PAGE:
by Morjana Coffman
With the end of its fifth season, Stargate SG-1 broke its tradition of cliffhanger finales. Instead of being trapped aboard a ship in space as in the cliffhangers of Seasons One ("Within the Serpent's Grasp"), Three ("Nemesis") and Four ("Exodus"); or taken prisoner as in Season Two's cliffhanger ("Out of Mind"); in "Revelations" SG-1 is called upon once again by the Asgard to take on a rescue mission -- and completes the mission in time to go to out for dinner.
While the episode did provide answers to some prior questions, it produced several new questions that hopefully will be answered during Season Six. And a wonderful, emotional scene between General Hammond and Major Carter illustrated the fact that in life some time there are no answers, and we must learn to live with the mystery of not knowing.
"Revelations" was a fascinating episode, with some remarkable performances by our SG-1 cast, a complex script (which touched on episodes from every season in tying up plot threads), captivating special effects, a beautiful new interior look to the Goa'uld ships, a hint of the smoldering Jaffa rebellion against their Goa'uld false gods, and finally our first glimpse of the evil Anubis.
I liked the new interior look of the Goa'uld ship. The torches have been replaced by new light panels along the walls, the color scheme has included a deeper (and more of it) shade of purple, and the hieroglyphs on the doors seemed to be missing. I also noticed that Osiris' hand device (gold in "The Curse") is now silver -- but maybe Osiris donned a silver hand device to match that charming silver cloth thrown over his throne.
We were also introduced to a new Asgard -- Heimdall (voice provided by Teryl Rothery, who plays Dr. Fraiser on the show). I rather enjoyed Heimdall, who has a more quirky personality than the other Asgard we've met. Heimdall's voice inflection and body movements, particularly the tilting of her head, reminded me of the late Nancy Kulp (Miss Jane Hathaway from The Beverly Hillbillies).
There are five stages in the grieving process (a concept introduced in 1969 by Dr. Elizabeth Kubler-Ross) -- denial, anger, bargaining, depression and acceptance. O'Neill, Carter and Teal'c all appear to be at different stages in their attempts to cope with the loss of Daniel Jackson. O'Neill, however, was the only one who had the opportunity to converse with Daniel in the ethereal gate room ("Meridian"). And now, added to their grief for Daniel Jackson, was the apparent loss of Thor.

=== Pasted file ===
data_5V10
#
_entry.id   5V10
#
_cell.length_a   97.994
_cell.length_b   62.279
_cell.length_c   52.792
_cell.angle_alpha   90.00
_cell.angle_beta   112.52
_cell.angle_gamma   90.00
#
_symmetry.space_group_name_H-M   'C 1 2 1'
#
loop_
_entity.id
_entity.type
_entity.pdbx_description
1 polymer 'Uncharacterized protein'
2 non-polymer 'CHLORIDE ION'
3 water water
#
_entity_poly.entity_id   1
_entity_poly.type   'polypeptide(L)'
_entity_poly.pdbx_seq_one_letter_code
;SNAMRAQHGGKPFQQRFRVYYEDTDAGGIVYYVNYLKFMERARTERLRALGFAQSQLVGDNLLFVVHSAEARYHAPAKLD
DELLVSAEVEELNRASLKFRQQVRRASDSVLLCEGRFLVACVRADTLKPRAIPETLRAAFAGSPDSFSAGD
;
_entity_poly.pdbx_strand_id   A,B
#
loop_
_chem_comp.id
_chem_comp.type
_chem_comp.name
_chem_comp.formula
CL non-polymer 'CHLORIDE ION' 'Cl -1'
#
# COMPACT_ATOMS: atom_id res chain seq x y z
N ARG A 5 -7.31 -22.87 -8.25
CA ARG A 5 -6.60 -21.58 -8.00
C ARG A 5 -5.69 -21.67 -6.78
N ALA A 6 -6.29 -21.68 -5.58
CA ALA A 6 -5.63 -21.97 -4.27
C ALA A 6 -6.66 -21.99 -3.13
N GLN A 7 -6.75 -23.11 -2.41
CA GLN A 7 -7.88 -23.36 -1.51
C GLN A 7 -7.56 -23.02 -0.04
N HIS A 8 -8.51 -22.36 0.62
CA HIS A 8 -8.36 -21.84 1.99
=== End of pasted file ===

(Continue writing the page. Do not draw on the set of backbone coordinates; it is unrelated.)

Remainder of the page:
Their actions aboard the cargo ship while in route to the Adara System to rescue Heimdall were telling. O'Neill finds refuge in duty; he cleans his P-90 apart from the others. But his suppressed emotion is betrayed by his cough. Carter doesn't understand how she feels, and looks for support from her team. Teal'c takes solace that Daniel Jackson has achieved something that all Jaffa aspire to in ascending to a higher plane of existence ("Maternal Instinct").
What an emotional roller coaster SG-1 goes through during this episode! Once they arrive at the Adara System and are beamed down into the Asgard laboratory, SG-1 discovers that Thor is not dead, but held prisoner by the Goa'uld. O'Neill and Teal'c mount a rescue mission, while Carter remains with Heimdall to guide them and to assist Heimdall in preparing to leave with the Asgard research.
It seems that, for the past 1,000 years, the Asgard have only been able to reproduce by cellular mitosis (cloning). And as clones, they are a dying race due to genetic degradation. But the Asgard research project turns out to be the 30,000-year-old Asgard ancestor who may be the key to their survival.
Aboard the Goa'uld ship, O'Neill and Teal'c are taken prisoner. Thor, however, is able to free them from their cell. As O'Neill and Teal'c look on helplessly, they see Carter zatted by Osiris' Jaffa. I marveled that Teal'c reached out to catch the falling Carter hologram. And then SG-1 is rescued by Heimdall, and all four are later rescued at the last second by the arrival of Freyr and friends.
I was intrigued by the interaction between Osiris and her Jaffa. By questioning her orders, it seemed to me that the Jaffa were also questioning their belief in Osiris as their god. And what is Lord Yu up to now? He let Teal'c escape ("The Warrior"), and now has mounted an offensive against the powerful Anubis that is going so well that Osiris has to dispatch reinforcements.
And who, or what, has Anubis taken as a host? Was that a black event horizon in place of his face? What significance was there that his Jaffa had a tattoo on each temple instead of his forehead? And at the end of the episode, when advised that Thor had escaped, and Anubis points towards his Jaffa -- is that Jaffa a bounty hunter like Aris Boch ("Deadman Switch"), or Boba Fett ("Star Wars")? Did Anubis get any information from Thor?
And why did Anubis retreat so quickly? Were the Jaffa unable to repair the damage to the ship caused by O'Neill? Were they bluffed by Freyr's assertion that the O'Neill class Asgard ships were superior, and could defeat the new Goa'uld shields and weapons? And if the Asgard ships are superior, why let Anubis escape? Or can the Asgard not afford a two-front war against the Replicators and the Goa'uld?
And the final question -- was that Daniel Jackson that caused the slight breeze in the SGC tunnel? Or was it a ventilation system malfunction?
Hopefully, these, and other questions, will be explored in Season Six.
Rating: * * * *